Ghau, Gau, Tibetan Buddhist pendant vajrayana.
Protector of Buddha Siddharta Gautama
Silver Amulet 925
sutra inside the unscrewing Ghau.
As a gemologist graduated from the National Institute of Gemmology (ING), Paris, France. All our materials are appraised and certified by us.
Pendant dimensions: 37mm high by 11mm diameter
Total weight of 12 grams
The whole is embellished with Tibetan DZI Pearls (Tibetan sacred agates), protection with two eyes.
The two eyes, in the Tibetan tradition helps to rebalance the harmony between the male principle and the female principle.
Delivered with adjustable cord embellished with a pearl on which the mantra of compassion "om mani padme hum" is engraved and pearls in agate nan hong, this agate holding its intense red color to its high cinnabar content comes from the Yunnan region.
The ghau is a kind of transportable altar in which the image of the chosen deity of the possessor is kept, wrapped in silk garments. The vast majority of Tibetans use the ghau at home and carry it during their travels. They keep it on a real altar at home. During travels, it is hung on the back belt. It serves as a protective symbol during travels and also allows its owner to prove his devotion to his deity.
Vajrapāni is a compound word in Sanskrit in which "Vajra" means "diamond or lightning" and "pāni" means "in hand"
Vajrapani is one of the first bodhisattvas to appear in Mahayana Buddhism. He is the protector and guide of Gautama Buddha and stood up to symbolize the buddha's power.
Vajrapāni is widely represented in Buddhist iconography as one of the first three protective deities or bodhisattvas surrounding the Buddha. Each of them symbolizes one of the virtues of the Buddha: Manjushri manifests all the wisdom of the Buddhas, Avalokiteśvara manifests all the immense compassion of the Buddhas, and Vajrapāni protects Buddha and manifests all the power of the Buddhas.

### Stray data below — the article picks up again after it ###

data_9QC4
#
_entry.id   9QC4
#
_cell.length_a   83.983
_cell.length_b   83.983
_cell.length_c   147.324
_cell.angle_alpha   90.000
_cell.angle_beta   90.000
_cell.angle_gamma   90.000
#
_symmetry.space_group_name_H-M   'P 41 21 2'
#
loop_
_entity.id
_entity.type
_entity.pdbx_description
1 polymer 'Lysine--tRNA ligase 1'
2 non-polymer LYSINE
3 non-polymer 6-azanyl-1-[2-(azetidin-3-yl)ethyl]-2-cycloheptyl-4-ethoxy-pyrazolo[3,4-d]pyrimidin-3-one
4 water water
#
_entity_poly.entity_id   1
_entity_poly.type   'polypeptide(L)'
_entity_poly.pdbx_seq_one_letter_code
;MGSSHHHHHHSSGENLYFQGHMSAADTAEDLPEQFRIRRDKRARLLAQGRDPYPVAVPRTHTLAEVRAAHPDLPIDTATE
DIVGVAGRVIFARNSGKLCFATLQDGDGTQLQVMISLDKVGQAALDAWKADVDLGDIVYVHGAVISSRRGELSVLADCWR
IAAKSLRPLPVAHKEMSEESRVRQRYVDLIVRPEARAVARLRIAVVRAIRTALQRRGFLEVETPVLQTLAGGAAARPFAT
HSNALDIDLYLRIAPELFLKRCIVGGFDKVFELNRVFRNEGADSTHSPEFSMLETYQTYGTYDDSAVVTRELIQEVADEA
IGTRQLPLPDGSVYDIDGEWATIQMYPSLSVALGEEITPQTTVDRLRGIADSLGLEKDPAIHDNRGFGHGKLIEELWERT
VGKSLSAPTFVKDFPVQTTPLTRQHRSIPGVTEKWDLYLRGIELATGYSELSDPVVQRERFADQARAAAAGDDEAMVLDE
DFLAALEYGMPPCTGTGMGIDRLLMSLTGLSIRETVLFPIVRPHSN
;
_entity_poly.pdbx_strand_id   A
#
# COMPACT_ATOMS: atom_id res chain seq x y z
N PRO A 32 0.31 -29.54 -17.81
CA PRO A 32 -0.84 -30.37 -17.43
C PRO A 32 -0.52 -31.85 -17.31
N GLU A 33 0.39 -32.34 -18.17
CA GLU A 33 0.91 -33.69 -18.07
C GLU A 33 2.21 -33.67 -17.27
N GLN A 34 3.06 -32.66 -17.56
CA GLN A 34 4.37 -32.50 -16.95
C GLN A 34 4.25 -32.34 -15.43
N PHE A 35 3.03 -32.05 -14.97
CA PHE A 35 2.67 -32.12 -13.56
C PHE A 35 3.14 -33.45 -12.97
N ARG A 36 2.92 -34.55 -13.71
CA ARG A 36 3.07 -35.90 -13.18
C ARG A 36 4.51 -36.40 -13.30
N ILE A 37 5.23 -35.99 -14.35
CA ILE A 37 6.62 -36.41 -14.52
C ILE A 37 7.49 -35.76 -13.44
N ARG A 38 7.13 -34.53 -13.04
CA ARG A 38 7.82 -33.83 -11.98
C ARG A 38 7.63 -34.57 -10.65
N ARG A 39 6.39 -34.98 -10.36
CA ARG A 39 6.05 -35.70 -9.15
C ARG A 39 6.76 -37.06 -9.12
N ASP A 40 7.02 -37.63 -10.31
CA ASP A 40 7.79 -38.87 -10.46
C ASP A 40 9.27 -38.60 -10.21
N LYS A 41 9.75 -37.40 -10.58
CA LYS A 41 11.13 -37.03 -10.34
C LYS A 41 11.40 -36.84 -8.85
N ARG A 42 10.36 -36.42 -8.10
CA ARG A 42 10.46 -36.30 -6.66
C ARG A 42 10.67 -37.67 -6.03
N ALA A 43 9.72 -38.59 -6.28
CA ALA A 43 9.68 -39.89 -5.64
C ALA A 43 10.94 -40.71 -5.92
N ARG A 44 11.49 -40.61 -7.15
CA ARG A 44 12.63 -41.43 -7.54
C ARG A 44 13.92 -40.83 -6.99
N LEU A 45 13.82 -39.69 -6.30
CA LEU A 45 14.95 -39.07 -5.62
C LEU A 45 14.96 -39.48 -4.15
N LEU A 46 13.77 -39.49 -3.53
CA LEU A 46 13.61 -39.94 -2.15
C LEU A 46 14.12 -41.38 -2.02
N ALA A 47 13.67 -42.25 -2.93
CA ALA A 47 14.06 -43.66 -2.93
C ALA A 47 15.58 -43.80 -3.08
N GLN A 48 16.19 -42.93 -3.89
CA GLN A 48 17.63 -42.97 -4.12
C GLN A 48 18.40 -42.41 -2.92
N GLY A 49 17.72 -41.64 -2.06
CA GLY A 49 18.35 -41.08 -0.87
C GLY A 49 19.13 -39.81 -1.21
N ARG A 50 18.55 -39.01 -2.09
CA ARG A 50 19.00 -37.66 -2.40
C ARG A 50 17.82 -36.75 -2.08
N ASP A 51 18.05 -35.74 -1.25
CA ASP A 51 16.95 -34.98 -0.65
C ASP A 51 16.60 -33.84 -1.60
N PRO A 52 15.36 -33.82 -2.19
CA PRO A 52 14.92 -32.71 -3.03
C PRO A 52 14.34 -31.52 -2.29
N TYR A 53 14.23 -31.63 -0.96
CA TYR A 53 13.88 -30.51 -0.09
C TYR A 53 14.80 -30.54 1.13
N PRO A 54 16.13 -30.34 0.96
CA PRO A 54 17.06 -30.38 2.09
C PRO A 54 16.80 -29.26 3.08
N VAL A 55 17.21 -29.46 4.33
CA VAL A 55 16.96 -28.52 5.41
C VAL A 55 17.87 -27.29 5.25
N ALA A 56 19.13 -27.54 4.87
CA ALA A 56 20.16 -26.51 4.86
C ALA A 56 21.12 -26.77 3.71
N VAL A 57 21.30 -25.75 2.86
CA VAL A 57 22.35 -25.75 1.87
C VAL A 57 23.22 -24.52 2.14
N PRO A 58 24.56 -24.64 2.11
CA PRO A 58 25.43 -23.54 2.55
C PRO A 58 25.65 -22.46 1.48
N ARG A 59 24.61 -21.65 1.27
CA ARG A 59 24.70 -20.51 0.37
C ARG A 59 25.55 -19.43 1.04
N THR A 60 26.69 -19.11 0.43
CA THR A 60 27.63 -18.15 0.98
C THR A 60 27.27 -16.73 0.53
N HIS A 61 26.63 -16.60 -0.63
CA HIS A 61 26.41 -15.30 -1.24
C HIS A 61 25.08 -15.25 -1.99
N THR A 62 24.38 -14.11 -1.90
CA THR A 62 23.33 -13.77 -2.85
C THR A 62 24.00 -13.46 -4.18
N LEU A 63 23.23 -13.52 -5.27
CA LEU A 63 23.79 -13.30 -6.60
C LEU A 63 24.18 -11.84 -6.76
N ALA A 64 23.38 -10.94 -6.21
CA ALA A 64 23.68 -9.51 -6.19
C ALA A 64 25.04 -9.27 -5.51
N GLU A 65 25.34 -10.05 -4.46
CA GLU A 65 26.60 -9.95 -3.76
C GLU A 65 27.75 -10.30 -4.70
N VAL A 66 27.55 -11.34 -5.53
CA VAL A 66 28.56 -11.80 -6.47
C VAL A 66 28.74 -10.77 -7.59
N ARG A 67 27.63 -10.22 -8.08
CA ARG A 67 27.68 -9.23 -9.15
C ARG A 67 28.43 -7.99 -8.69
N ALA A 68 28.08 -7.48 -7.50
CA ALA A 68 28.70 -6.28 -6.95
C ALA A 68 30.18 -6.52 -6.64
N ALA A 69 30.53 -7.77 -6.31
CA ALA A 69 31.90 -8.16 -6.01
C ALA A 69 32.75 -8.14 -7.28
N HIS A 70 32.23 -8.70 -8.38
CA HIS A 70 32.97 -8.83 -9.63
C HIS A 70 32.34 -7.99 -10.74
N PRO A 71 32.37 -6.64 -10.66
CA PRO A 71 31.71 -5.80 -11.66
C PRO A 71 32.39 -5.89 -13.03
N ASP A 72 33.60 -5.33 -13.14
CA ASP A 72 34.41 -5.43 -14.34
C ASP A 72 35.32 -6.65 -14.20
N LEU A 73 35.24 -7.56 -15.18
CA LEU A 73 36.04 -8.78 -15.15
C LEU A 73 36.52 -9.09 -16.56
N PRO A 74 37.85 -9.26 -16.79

Vajrapāni is one of the first Dharmapalas of Mahayana Buddhism and also appears as a deity in the Pali Canon of the Theravada school. He is revered in Shaolin Monastery, Tibetan Buddhism and Pure Land Buddhism (where he is known as Mahasthamaprapta and forms a triad with Amitābha and Avalokiteśvara). Manifestations of Vajrapāni can also be found in many Buddhist temples in Japan as Dharma protectors called Nio. Vajrapāni is also associated with Acala, revered as Fudō-Myōō in Japan, where he is revered as a vajra holder.
Vajrapāni's expression is wrathful, to generate "fear in the individual to relax his dogmatism".
In early Buddhist legends, Vajrapāni is a minor deity who accompanied Gautama during his career as a wandering beggar. In some texts, it is said to be a manifestation of Śakra, king of the trāyastriṃśa paradise of Buddhist and Hindu cosmology and god of rain as depicted in the idols of Gandharva. Like akra, it is said that he was present when Tathagata was born. As Vajrapāni, he was the god who helped Gautama escape from the palace at the time of his renunciation. When Sakyamuni returned from Kapilavastu, he is said to have taken eight forms of devas that escorted him.
Vajrapāni is considered a manifestation of Vajradhara and the "spiritual reflex", the Dhyani Bodhisattva of Akshobhya. At the popular level, Vajrapāni is the bodhisattva who represents the power of all Buddhas just as Avalokiteśvara represents their great compassion and Mañjuśrī their wisdom. He is called the Master of the Unfathomable Mysteries who sustains the truth even in the adversities of darkness and ignorance.
According to the Pañcaviṃsatisāhasrikā- and Aṣṭasāhasrikāprajñāpāramitā s, any bodhisattva on the path to Buddhahood is eligible for Vajrapāni's protection, making him invincible to any attack "by men or ghosts".
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